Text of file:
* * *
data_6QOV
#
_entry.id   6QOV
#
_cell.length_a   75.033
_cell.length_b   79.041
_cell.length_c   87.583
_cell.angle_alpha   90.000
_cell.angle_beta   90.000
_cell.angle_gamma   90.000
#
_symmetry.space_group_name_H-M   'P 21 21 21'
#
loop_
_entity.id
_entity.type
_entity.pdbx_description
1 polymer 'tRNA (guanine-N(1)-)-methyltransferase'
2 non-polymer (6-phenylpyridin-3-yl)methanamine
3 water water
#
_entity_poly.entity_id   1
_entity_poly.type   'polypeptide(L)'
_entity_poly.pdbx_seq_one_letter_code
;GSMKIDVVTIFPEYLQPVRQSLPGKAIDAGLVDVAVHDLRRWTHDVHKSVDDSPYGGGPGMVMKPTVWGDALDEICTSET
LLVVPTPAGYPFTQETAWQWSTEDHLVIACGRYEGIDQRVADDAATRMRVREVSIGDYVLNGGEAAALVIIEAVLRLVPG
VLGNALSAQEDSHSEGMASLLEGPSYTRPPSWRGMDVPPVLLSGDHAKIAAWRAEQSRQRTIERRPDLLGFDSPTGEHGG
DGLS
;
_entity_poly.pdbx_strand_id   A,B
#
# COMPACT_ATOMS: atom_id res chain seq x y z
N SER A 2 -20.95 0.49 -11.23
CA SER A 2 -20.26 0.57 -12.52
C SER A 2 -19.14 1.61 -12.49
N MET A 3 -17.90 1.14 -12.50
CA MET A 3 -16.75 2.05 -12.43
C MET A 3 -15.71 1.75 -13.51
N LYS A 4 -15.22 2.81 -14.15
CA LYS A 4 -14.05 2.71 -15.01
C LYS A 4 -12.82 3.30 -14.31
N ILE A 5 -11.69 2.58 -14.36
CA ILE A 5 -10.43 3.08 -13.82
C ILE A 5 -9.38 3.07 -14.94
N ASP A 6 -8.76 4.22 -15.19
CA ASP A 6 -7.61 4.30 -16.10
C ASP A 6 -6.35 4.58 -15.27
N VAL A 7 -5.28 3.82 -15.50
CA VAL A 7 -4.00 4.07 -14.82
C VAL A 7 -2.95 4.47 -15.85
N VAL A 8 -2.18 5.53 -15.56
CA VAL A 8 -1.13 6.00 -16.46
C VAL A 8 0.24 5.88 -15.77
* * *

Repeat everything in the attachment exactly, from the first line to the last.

data_6QOV
#
_entry.id   6QOV
#
_cell.length_a   75.033
_cell.length_b   79.041
_cell.length_c   87.583
_cell.angle_alpha   90.000
_cell.angle_beta   90.000
_cell.angle_gamma   90.000
#
_symmetry.space_group_name_H-M   'P 21 21 21'
#
loop_
_entity.id
_entity.type
_entity.pdbx_description
1 polymer 'tRNA (guanine-N(1)-)-methyltransferase'
2 non-polymer (6-phenylpyridin-3-yl)methanamine
3 water water
#
_entity_poly.entity_id   1
_entity_poly.type   'polypeptide(L)'
_entity_poly.pdbx_seq_one_letter_code
;GSMKIDVVTIFPEYLQPVRQSLPGKAIDAGLVDVAVHDLRRWTHDVHKSVDDSPYGGGPGMVMKPTVWGDALDEICTSET
LLVVPTPAGYPFTQETAWQWSTEDHLVIACGRYEGIDQRVADDAATRMRVREVSIGDYVLNGGEAAALVIIEAVLRLVPG
VLGNALSAQEDSHSEGMASLLEGPSYTRPPSWRGMDVPPVLLSGDHAKIAAWRAEQSRQRTIERRPDLLGFDSPTGEHGG
DGLS
;
_entity_poly.pdbx_strand_id   A,B
#
# COMPACT_ATOMS: atom_id res chain seq x y z
N SER A 2 -20.95 0.49 -11.23
CA SER A 2 -20.26 0.57 -12.52
C SER A 2 -19.14 1.61 -12.49
N MET A 3 -17.90 1.14 -12.50
CA MET A 3 -16.75 2.05 -12.43
C MET A 3 -15.71 1.75 -13.51
N LYS A 4 -15.22 2.81 -14.15
CA LYS A 4 -14.05 2.71 -15.01
C LYS A 4 -12.82 3.30 -14.31
N ILE A 5 -11.69 2.58 -14.36
CA ILE A 5 -10.43 3.08 -13.82
C ILE A 5 -9.38 3.07 -14.94
N ASP A 6 -8.76 4.22 -15.19
CA ASP A 6 -7.61 4.30 -16.10
C ASP A 6 -6.35 4.58 -15.27
N VAL A 7 -5.28 3.82 -15.50
CA VAL A 7 -4.00 4.07 -14.82
C VAL A 7 -2.95 4.47 -15.85
N VAL A 8 -2.18 5.53 -15.56
CA VAL A 8 -1.13 6.00 -16.46
C VAL A 8 0.24 5.88 -15.77